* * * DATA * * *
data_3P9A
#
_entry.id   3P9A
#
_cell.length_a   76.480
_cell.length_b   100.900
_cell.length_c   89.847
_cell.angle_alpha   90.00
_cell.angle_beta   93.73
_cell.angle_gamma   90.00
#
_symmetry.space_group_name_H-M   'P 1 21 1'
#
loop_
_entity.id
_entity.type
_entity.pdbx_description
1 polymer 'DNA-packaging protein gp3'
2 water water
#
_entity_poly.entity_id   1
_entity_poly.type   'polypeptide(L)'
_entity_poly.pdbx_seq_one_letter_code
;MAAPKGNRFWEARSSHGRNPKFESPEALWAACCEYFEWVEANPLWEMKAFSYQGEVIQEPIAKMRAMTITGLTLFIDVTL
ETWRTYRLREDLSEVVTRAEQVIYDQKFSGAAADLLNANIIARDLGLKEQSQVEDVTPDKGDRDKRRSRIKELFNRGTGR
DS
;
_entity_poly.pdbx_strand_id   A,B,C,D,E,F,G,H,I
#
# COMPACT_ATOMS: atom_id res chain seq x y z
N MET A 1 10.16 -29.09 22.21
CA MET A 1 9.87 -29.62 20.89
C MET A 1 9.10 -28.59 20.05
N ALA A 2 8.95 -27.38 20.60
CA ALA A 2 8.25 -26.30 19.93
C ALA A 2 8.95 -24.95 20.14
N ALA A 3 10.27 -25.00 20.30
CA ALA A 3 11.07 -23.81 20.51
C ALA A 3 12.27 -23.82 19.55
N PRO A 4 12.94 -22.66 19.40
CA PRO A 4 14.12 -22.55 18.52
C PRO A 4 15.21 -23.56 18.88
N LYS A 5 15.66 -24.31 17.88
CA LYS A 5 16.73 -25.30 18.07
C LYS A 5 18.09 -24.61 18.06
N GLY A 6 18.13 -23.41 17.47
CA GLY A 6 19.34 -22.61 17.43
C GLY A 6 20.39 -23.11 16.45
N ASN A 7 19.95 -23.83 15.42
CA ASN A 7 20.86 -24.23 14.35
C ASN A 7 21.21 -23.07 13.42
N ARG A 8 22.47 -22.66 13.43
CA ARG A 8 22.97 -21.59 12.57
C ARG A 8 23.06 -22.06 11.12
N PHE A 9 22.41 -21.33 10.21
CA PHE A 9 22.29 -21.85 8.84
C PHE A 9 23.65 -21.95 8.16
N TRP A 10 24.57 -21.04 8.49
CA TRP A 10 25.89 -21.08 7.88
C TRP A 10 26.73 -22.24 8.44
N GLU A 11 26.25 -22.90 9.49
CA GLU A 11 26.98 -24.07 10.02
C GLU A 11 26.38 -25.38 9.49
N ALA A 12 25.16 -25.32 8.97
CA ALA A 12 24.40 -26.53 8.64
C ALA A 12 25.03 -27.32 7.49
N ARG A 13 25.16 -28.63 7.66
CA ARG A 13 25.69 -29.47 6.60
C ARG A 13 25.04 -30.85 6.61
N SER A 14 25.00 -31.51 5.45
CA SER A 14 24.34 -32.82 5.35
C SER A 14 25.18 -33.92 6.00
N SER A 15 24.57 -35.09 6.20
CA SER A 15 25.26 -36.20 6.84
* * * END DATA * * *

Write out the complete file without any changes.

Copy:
data_3P9A
#
_entry.id   3P9A
#
_cell.length_a   76.480
_cell.length_b   100.900
_cell.length_c   89.847
_cell.angle_alpha   90.00
_cell.angle_beta   93.73
_cell.angle_gamma   90.00
#
_symmetry.space_group_name_H-M   'P 1 21 1'
#
loop_
_entity.id
_entity.type
_entity.pdbx_description
1 polymer 'DNA-packaging protein gp3'
2 water water
#
_entity_poly.entity_id   1
_entity_poly.type   'polypeptide(L)'
_entity_poly.pdbx_seq_one_letter_code
;MAAPKGNRFWEARSSHGRNPKFESPEALWAACCEYFEWVEANPLWEMKAFSYQGEVIQEPIAKMRAMTITGLTLFIDVTL
ETWRTYRLREDLSEVVTRAEQVIYDQKFSGAAADLLNANIIARDLGLKEQSQVEDVTPDKGDRDKRRSRIKELFNRGTGR
DS
;
_entity_poly.pdbx_strand_id   A,B,C,D,E,F,G,H,I
#
# COMPACT_ATOMS: atom_id res chain seq x y z
N MET A 1 10.16 -29.09 22.21
CA MET A 1 9.87 -29.62 20.89
C MET A 1 9.10 -28.59 20.05
N ALA A 2 8.95 -27.38 20.60
CA ALA A 2 8.25 -26.30 19.93
C ALA A 2 8.95 -24.95 20.14
N ALA A 3 10.27 -25.00 20.30
CA ALA A 3 11.07 -23.81 20.51
C ALA A 3 12.27 -23.82 19.55
N PRO A 4 12.94 -22.66 19.40
CA PRO A 4 14.12 -22.55 18.52
C PRO A 4 15.21 -23.56 18.88
N LYS A 5 15.66 -24.31 17.88
CA LYS A 5 16.73 -25.30 18.07
C LYS A 5 18.09 -24.61 18.06
N GLY A 6 18.13 -23.41 17.47
CA GLY A 6 19.34 -22.61 17.43
C GLY A 6 20.39 -23.11 16.45
N ASN A 7 19.95 -23.83 15.42
CA ASN A 7 20.86 -24.23 14.35
C ASN A 7 21.21 -23.07 13.42
N ARG A 8 22.47 -22.66 13.43
CA ARG A 8 22.97 -21.59 12.57
C ARG A 8 23.06 -22.06 11.12
N PHE A 9 22.41 -21.33 10.21
CA PHE A 9 22.29 -21.85 8.84
C PHE A 9 23.65 -21.95 8.16
N TRP A 10 24.57 -21.04 8.49
CA TRP A 10 25.89 -21.08 7.88
C TRP A 10 26.73 -22.24 8.44
N GLU A 11 26.25 -22.90 9.49
CA GLU A 11 26.98 -24.07 10.02
C GLU A 11 26.38 -25.38 9.49
N ALA A 12 25.16 -25.32 8.97
CA ALA A 12 24.40 -26.53 8.64
C ALA A 12 25.03 -27.32 7.49
N ARG A 13 25.16 -28.63 7.66
CA ARG A 13 25.69 -29.47 6.60
C ARG A 13 25.04 -30.85 6.61
N SER A 14 25.00 -31.51 5.45
CA SER A 14 24.34 -32.82 5.35
C SER A 14 25.18 -33.92 6.00
N SER A 15 24.57 -35.09 6.20
CA SER A 15 25.26 -36.20 6.84